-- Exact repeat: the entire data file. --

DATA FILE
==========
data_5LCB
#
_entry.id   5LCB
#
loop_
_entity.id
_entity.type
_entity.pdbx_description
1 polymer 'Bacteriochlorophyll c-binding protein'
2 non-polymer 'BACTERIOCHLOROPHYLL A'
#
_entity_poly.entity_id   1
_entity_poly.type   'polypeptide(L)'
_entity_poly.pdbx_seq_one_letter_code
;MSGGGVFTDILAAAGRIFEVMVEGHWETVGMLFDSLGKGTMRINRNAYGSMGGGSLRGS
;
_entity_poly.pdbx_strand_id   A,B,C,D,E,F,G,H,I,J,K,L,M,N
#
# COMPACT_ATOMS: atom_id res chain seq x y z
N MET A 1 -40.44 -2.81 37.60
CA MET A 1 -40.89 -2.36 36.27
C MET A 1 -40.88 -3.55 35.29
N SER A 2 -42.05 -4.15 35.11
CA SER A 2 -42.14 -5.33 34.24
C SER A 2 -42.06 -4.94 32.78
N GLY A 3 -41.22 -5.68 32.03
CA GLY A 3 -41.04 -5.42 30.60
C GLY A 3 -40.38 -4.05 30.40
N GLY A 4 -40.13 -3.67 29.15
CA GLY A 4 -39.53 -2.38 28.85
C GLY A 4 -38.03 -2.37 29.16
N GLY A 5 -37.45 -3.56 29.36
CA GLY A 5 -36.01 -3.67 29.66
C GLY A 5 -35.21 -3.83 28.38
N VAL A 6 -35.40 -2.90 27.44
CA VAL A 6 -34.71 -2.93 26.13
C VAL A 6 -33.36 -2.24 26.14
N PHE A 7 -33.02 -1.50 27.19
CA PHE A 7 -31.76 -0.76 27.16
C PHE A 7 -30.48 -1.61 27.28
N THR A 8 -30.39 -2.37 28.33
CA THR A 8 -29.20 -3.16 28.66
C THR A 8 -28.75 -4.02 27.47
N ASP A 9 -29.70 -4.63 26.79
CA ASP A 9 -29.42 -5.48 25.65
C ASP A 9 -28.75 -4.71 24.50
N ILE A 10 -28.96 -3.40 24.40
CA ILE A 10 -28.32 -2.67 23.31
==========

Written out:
data_5LCB
#
_entry.id   5LCB
#
loop_
_entity.id
_entity.type
_entity.pdbx_description
1 polymer 'Bacteriochlorophyll c-binding protein'
2 non-polymer 'BACTERIOCHLOROPHYLL A'
#
_entity_poly.entity_id   1
_entity_poly.type   'polypeptide(L)'
_entity_poly.pdbx_seq_one_letter_code
;MSGGGVFTDILAAAGRIFEVMVEGHWETVGMLFDSLGKGTMRINRNAYGSMGGGSLRGS
;
_entity_poly.pdbx_strand_id   A,B,C,D,E,F,G,H,I,J,K,L,M,N
#
# COMPACT_ATOMS: atom_id res chain seq x y z
N MET A 1 -40.44 -2.81 37.60
CA MET A 1 -40.89 -2.36 36.27
C MET A 1 -40.88 -3.55 35.29
N SER A 2 -42.05 -4.15 35.11
CA SER A 2 -42.14 -5.33 34.24
C SER A 2 -42.06 -4.94 32.78
N GLY A 3 -41.22 -5.68 32.03
CA GLY A 3 -41.04 -5.42 30.60
C GLY A 3 -40.38 -4.05 30.40
N GLY A 4 -40.13 -3.67 29.15
CA GLY A 4 -39.53 -2.38 28.85
C GLY A 4 -38.03 -2.37 29.16
N GLY A 5 -37.45 -3.56 29.36
CA GLY A 5 -36.01 -3.67 29.66
C GLY A 5 -35.21 -3.83 28.38
N VAL A 6 -35.40 -2.90 27.44
CA VAL A 6 -34.71 -2.93 26.13
C VAL A 6 -33.36 -2.24 26.14
N PHE A 7 -33.02 -1.50 27.19
CA PHE A 7 -31.76 -0.76 27.16
C PHE A 7 -30.48 -1.61 27.28
N THR A 8 -30.39 -2.37 28.33
CA THR A 8 -29.20 -3.16 28.66
C THR A 8 -28.75 -4.02 27.47
N ASP A 9 -29.70 -4.63 26.79
CA ASP A 9 -29.42 -5.48 25.65
C ASP A 9 -28.75 -4.71 24.50
N ILE A 10 -28.96 -3.40 24.40
CA ILE A 10 -28.32 -2.67 23.31